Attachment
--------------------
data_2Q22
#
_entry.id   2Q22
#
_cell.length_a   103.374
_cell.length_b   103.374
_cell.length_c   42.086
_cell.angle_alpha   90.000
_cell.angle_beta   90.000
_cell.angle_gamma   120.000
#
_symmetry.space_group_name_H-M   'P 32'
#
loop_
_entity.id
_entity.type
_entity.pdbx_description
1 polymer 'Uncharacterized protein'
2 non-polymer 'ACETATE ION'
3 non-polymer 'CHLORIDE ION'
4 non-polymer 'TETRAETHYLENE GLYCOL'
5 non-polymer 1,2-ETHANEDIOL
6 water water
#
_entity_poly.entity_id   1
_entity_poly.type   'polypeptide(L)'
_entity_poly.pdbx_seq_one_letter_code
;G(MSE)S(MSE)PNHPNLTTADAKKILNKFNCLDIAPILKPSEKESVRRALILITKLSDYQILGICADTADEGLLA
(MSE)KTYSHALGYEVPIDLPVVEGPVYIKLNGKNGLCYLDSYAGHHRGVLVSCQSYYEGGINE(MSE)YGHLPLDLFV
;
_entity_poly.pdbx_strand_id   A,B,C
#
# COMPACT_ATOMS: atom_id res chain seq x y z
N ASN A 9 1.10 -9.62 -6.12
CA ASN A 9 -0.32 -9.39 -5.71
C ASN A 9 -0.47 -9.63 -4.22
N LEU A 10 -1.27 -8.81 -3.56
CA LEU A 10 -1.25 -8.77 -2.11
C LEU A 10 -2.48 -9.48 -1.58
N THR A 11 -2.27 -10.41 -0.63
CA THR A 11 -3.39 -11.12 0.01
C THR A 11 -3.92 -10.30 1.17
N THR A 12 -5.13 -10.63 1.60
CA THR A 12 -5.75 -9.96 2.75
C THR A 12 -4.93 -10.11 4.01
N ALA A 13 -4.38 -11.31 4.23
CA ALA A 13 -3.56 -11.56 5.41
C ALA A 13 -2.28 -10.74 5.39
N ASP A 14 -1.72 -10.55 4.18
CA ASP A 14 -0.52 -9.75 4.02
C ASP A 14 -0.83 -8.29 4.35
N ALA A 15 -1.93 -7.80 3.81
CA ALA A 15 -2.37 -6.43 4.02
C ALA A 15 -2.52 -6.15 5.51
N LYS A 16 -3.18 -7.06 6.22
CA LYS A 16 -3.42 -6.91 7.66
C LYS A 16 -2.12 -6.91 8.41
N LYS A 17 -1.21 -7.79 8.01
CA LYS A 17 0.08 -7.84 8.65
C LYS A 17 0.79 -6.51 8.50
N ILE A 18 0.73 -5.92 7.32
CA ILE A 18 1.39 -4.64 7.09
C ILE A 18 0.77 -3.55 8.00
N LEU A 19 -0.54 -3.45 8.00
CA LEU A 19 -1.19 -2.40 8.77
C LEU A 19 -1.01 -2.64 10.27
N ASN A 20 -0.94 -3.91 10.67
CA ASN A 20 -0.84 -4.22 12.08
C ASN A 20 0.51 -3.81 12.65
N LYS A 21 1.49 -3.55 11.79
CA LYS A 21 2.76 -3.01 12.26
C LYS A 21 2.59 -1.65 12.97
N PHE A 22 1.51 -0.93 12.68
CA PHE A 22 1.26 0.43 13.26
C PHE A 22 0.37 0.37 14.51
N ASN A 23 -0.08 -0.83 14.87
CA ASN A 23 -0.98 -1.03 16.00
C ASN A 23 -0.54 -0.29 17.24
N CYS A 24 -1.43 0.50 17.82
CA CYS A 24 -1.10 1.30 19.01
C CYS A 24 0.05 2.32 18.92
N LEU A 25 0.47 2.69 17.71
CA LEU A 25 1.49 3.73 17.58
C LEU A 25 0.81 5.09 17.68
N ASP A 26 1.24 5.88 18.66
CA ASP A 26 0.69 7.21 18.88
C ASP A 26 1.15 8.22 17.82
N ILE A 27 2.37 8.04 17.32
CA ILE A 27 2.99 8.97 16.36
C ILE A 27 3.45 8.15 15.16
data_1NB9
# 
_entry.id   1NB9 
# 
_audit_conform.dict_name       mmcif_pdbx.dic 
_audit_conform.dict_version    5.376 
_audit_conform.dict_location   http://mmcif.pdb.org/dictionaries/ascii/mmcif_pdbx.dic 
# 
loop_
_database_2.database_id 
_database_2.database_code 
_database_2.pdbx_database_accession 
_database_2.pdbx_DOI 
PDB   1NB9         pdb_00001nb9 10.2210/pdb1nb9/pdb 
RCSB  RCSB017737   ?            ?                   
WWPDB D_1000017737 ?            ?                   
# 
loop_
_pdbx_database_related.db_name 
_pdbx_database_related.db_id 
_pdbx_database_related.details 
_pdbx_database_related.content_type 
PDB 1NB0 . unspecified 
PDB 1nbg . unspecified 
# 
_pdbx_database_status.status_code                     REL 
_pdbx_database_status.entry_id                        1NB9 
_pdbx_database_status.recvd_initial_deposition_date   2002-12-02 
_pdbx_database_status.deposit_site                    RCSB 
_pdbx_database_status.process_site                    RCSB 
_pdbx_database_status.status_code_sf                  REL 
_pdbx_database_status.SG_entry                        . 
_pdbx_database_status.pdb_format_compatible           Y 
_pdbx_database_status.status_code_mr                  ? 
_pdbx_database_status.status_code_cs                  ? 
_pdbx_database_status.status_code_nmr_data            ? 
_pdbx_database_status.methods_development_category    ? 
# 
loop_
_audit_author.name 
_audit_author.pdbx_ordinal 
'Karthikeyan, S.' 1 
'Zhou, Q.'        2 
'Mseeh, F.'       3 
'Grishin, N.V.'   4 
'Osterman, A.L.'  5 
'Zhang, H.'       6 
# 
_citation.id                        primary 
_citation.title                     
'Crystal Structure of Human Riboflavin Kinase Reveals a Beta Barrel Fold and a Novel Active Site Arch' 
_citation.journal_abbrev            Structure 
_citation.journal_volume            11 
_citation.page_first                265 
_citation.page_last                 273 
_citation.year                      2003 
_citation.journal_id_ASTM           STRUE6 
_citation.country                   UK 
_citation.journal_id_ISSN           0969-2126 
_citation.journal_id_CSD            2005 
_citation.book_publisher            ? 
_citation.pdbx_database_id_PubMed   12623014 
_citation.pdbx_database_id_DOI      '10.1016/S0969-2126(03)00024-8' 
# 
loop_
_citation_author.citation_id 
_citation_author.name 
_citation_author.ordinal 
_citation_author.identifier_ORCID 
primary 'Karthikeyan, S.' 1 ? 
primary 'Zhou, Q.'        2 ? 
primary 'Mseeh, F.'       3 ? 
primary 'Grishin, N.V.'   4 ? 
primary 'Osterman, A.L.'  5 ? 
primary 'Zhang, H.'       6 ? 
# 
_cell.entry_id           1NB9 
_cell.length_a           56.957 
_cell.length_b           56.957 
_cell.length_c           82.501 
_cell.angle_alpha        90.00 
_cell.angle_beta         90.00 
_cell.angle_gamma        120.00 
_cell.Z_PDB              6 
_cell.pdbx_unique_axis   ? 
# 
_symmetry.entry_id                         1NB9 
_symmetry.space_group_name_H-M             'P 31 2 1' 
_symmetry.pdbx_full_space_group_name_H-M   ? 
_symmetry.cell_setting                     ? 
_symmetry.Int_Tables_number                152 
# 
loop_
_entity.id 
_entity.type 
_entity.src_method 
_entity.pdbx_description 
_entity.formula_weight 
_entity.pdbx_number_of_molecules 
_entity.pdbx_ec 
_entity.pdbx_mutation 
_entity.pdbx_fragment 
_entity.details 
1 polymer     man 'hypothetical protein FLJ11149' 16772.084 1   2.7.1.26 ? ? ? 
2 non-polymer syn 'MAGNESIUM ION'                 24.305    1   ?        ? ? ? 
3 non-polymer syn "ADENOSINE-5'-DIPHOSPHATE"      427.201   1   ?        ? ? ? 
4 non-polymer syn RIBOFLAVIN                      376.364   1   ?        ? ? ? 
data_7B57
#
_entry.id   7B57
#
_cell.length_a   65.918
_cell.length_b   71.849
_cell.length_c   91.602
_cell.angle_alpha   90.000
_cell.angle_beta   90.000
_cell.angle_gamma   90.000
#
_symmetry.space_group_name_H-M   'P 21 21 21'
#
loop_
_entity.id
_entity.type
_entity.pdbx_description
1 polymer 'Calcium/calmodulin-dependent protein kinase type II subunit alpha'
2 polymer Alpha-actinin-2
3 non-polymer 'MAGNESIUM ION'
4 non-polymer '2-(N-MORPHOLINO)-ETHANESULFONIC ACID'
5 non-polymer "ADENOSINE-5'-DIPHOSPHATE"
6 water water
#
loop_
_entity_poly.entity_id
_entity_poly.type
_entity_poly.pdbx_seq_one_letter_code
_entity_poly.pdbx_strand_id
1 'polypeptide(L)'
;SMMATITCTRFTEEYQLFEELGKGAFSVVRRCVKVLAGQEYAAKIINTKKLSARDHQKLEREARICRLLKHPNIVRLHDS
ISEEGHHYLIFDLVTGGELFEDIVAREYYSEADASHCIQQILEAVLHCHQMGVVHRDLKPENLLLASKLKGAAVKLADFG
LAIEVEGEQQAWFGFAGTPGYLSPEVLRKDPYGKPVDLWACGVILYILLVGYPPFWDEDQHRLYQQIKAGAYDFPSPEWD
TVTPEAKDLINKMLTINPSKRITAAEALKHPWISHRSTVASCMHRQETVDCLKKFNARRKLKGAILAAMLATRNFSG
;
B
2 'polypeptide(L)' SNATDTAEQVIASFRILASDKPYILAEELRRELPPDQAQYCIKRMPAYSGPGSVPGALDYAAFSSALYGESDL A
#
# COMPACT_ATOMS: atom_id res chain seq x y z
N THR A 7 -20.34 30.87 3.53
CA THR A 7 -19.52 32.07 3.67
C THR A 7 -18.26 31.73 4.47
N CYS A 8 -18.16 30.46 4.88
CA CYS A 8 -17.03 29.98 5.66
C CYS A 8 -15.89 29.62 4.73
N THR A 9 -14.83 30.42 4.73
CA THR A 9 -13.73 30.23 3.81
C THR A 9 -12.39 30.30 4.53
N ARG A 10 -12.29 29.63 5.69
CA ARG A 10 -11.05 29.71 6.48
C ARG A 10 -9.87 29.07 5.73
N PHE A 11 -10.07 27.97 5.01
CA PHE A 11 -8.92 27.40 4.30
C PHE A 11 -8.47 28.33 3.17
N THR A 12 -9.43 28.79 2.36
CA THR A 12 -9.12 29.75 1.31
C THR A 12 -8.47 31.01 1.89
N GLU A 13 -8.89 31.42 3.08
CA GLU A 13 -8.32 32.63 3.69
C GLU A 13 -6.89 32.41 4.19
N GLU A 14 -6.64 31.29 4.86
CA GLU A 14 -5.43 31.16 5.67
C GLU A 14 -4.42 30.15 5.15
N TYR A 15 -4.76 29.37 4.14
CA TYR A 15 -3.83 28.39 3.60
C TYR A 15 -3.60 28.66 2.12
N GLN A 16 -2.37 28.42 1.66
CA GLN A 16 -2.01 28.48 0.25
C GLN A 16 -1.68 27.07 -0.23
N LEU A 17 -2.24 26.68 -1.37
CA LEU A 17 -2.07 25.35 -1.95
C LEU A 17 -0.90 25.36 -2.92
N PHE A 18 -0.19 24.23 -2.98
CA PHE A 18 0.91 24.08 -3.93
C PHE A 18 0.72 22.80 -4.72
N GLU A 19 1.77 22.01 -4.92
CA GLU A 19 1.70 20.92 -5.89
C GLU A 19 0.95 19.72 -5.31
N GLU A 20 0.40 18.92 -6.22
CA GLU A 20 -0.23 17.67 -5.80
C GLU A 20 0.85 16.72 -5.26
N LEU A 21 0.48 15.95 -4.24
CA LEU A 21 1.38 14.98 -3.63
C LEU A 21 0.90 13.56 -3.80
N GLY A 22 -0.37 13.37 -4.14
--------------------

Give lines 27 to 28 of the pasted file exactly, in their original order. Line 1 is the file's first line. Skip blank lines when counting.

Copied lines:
_entity_poly.pdbx_seq_one_letter_code
;G(MSE)S(MSE)PNHPNLTTADAKKILNKFNCLDIAPILKPSEKESVRRALILITKLSDYQILGICADTADEGLLA